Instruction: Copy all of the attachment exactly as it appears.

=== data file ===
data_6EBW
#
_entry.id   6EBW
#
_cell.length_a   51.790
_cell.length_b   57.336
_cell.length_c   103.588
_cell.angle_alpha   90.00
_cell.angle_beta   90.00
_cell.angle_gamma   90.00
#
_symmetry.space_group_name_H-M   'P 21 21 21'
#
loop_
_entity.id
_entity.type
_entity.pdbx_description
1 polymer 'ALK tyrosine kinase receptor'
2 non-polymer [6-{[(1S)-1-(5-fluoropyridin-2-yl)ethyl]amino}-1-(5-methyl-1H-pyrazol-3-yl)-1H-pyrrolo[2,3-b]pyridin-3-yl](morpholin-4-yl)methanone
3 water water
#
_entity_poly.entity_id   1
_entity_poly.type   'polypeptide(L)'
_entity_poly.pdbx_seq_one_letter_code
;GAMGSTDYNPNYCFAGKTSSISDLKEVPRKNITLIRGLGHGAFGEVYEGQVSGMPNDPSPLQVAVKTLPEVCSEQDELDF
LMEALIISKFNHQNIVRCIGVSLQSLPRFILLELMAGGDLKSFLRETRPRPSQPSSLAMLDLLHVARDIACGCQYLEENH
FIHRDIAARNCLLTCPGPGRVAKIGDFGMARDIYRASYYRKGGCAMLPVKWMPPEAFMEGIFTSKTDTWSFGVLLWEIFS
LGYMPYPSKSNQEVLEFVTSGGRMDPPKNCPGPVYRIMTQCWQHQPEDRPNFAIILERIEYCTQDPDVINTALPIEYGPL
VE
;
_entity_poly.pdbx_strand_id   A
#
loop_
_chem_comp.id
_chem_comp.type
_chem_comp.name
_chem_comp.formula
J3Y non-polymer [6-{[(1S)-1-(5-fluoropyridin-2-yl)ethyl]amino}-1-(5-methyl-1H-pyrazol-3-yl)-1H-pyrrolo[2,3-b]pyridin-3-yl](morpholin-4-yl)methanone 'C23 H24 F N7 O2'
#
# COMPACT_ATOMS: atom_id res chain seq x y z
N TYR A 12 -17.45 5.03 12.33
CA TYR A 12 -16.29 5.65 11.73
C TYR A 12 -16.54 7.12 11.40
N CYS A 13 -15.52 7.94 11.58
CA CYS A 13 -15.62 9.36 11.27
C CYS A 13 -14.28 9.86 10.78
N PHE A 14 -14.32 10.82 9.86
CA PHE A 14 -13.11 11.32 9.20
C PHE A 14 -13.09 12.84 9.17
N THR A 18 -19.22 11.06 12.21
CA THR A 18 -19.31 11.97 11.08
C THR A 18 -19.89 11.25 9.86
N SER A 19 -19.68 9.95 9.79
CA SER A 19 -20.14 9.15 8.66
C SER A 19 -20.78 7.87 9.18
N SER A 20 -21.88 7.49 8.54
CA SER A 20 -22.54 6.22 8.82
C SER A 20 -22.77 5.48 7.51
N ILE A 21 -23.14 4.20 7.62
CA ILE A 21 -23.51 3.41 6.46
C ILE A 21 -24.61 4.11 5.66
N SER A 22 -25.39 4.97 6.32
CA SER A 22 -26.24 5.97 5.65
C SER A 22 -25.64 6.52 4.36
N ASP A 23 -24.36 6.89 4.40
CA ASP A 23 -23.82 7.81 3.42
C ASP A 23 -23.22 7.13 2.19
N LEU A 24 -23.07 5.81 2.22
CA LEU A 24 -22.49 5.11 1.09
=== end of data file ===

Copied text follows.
data_6EBW
#
_entry.id   6EBW
#
_cell.length_a   51.790
_cell.length_b   57.336
_cell.length_c   103.588
_cell.angle_alpha   90.00
_cell.angle_beta   90.00
_cell.angle_gamma   90.00
#
_symmetry.space_group_name_H-M   'P 21 21 21'
#
loop_
_entity.id
_entity.type
_entity.pdbx_description
1 polymer 'ALK tyrosine kinase receptor'
2 non-polymer [6-{[(1S)-1-(5-fluoropyridin-2-yl)ethyl]amino}-1-(5-methyl-1H-pyrazol-3-yl)-1H-pyrrolo[2,3-b]pyridin-3-yl](morpholin-4-yl)methanone
3 water water
#
_entity_poly.entity_id   1
_entity_poly.type   'polypeptide(L)'
_entity_poly.pdbx_seq_one_letter_code
;GAMGSTDYNPNYCFAGKTSSISDLKEVPRKNITLIRGLGHGAFGEVYEGQVSGMPNDPSPLQVAVKTLPEVCSEQDELDF
LMEALIISKFNHQNIVRCIGVSLQSLPRFILLELMAGGDLKSFLRETRPRPSQPSSLAMLDLLHVARDIACGCQYLEENH
FIHRDIAARNCLLTCPGPGRVAKIGDFGMARDIYRASYYRKGGCAMLPVKWMPPEAFMEGIFTSKTDTWSFGVLLWEIFS
LGYMPYPSKSNQEVLEFVTSGGRMDPPKNCPGPVYRIMTQCWQHQPEDRPNFAIILERIEYCTQDPDVINTALPIEYGPL
VE
;
_entity_poly.pdbx_strand_id   A
#
loop_
_chem_comp.id
_chem_comp.type
_chem_comp.name
_chem_comp.formula
J3Y non-polymer [6-{[(1S)-1-(5-fluoropyridin-2-yl)ethyl]amino}-1-(5-methyl-1H-pyrazol-3-yl)-1H-pyrrolo[2,3-b]pyridin-3-yl](morpholin-4-yl)methanone 'C23 H24 F N7 O2'
#
# COMPACT_ATOMS: atom_id res chain seq x y z
N TYR A 12 -17.45 5.03 12.33
CA TYR A 12 -16.29 5.65 11.73
C TYR A 12 -16.54 7.12 11.40
N CYS A 13 -15.52 7.94 11.58
CA CYS A 13 -15.62 9.36 11.27
C CYS A 13 -14.28 9.86 10.78
N PHE A 14 -14.32 10.82 9.86
CA PHE A 14 -13.11 11.32 9.20
C PHE A 14 -13.09 12.84 9.17
N THR A 18 -19.22 11.06 12.21
CA THR A 18 -19.31 11.97 11.08
C THR A 18 -19.89 11.25 9.86
N SER A 19 -19.68 9.95 9.79
CA SER A 19 -20.14 9.15 8.66
C SER A 19 -20.78 7.87 9.18
N SER A 20 -21.88 7.49 8.54
CA SER A 20 -22.54 6.22 8.82
C SER A 20 -22.77 5.48 7.51
N ILE A 21 -23.14 4.20 7.62
CA ILE A 21 -23.51 3.41 6.46
C ILE A 21 -24.61 4.11 5.66
N SER A 22 -25.39 4.97 6.32
CA SER A 22 -26.24 5.97 5.65
C SER A 22 -25.64 6.52 4.36
N ASP A 23 -24.36 6.89 4.40
CA ASP A 23 -23.82 7.81 3.42
C ASP A 23 -23.22 7.13 2.19
N LEU A 24 -23.07 5.81 2.22
CA LEU A 24 -22.49 5.11 1.09